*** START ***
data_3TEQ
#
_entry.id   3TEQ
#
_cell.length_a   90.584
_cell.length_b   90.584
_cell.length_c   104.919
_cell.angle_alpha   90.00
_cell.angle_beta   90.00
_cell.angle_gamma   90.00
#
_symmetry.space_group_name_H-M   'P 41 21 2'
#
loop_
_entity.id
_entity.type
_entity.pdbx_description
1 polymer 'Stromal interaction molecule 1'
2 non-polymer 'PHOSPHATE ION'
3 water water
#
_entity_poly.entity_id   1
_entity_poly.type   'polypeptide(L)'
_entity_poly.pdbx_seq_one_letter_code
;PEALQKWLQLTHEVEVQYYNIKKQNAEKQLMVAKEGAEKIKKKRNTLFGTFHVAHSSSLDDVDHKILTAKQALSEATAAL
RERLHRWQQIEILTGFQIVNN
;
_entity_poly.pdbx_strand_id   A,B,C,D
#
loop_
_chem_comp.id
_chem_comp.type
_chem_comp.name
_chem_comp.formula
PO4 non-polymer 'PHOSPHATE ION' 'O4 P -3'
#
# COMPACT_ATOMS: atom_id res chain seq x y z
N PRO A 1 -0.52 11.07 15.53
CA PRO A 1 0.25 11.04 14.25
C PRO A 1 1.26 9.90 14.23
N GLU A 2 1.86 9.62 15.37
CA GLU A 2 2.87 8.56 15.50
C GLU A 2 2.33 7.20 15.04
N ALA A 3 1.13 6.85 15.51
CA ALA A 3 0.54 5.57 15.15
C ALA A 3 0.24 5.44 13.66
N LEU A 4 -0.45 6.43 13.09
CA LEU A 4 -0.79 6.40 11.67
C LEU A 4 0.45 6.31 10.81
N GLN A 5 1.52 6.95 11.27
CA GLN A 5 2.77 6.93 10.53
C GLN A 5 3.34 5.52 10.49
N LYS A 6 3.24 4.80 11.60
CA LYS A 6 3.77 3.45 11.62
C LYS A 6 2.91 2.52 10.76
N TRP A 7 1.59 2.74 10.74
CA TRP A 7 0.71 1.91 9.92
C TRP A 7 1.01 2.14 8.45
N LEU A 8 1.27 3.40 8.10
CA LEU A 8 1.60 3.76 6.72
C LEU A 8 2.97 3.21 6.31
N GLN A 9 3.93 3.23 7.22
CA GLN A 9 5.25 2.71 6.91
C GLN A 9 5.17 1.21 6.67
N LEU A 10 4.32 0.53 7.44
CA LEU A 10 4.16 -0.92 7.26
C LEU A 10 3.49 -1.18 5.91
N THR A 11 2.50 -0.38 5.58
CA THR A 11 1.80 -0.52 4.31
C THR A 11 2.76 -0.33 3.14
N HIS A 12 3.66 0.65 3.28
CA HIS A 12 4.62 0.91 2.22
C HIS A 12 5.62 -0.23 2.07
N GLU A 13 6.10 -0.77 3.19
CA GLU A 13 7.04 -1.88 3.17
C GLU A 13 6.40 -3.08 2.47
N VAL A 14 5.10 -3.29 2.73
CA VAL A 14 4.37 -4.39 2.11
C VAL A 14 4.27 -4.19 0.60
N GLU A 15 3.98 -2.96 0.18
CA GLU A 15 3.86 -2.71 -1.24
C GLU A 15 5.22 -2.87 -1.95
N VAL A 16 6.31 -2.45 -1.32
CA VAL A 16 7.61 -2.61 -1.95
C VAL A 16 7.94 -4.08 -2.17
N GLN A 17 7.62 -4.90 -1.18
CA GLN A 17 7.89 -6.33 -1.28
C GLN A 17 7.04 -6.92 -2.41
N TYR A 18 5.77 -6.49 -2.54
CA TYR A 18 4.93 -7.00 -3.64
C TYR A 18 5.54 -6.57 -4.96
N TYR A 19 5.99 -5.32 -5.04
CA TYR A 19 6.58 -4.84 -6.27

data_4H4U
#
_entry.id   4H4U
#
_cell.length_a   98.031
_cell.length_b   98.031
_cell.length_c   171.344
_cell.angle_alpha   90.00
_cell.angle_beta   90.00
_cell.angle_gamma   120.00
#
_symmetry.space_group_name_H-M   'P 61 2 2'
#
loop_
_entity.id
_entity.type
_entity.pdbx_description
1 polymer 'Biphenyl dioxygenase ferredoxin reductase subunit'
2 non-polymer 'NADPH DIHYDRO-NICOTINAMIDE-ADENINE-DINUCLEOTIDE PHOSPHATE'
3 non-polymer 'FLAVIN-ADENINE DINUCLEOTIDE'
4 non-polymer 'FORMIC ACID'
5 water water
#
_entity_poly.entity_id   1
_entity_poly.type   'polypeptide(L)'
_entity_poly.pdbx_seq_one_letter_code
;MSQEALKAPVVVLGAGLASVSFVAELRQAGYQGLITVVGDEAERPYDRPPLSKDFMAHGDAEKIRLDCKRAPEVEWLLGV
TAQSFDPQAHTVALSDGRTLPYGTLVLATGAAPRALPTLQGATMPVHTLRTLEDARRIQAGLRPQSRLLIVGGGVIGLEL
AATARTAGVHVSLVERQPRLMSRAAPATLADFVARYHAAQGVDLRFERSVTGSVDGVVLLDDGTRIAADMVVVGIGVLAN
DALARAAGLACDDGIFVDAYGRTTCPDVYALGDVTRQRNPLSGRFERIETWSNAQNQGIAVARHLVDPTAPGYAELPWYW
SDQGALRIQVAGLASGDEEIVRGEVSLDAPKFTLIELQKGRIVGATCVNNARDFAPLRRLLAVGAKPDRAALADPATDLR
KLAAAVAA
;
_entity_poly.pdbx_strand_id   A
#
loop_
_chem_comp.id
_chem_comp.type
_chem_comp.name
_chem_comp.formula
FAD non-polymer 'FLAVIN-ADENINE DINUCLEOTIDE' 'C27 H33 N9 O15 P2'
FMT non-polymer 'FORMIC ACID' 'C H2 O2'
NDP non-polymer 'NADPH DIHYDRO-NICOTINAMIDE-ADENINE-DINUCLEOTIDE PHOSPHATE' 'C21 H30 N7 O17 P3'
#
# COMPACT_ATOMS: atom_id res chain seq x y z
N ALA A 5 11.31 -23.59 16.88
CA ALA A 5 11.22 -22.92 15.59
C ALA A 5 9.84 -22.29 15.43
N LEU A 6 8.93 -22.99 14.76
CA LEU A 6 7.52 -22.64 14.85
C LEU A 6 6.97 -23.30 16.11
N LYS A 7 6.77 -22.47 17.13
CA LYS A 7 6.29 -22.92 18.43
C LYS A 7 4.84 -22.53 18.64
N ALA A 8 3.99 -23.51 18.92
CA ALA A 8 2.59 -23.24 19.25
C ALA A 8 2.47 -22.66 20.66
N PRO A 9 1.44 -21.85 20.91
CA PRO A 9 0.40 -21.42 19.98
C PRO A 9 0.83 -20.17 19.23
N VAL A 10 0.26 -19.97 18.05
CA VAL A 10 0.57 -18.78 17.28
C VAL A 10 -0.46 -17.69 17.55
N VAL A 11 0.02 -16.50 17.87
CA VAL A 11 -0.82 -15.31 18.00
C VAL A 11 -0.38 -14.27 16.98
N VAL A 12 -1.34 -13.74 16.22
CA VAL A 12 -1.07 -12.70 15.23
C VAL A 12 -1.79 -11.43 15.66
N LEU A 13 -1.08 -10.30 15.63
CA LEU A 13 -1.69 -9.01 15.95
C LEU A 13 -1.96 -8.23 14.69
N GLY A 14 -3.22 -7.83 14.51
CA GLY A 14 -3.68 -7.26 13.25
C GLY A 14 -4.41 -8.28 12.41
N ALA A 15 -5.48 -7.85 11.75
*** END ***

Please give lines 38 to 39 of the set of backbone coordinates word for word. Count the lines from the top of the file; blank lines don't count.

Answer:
N PRO A 1 -0.52 11.07 15.53
CA PRO A 1 0.25 11.04 14.25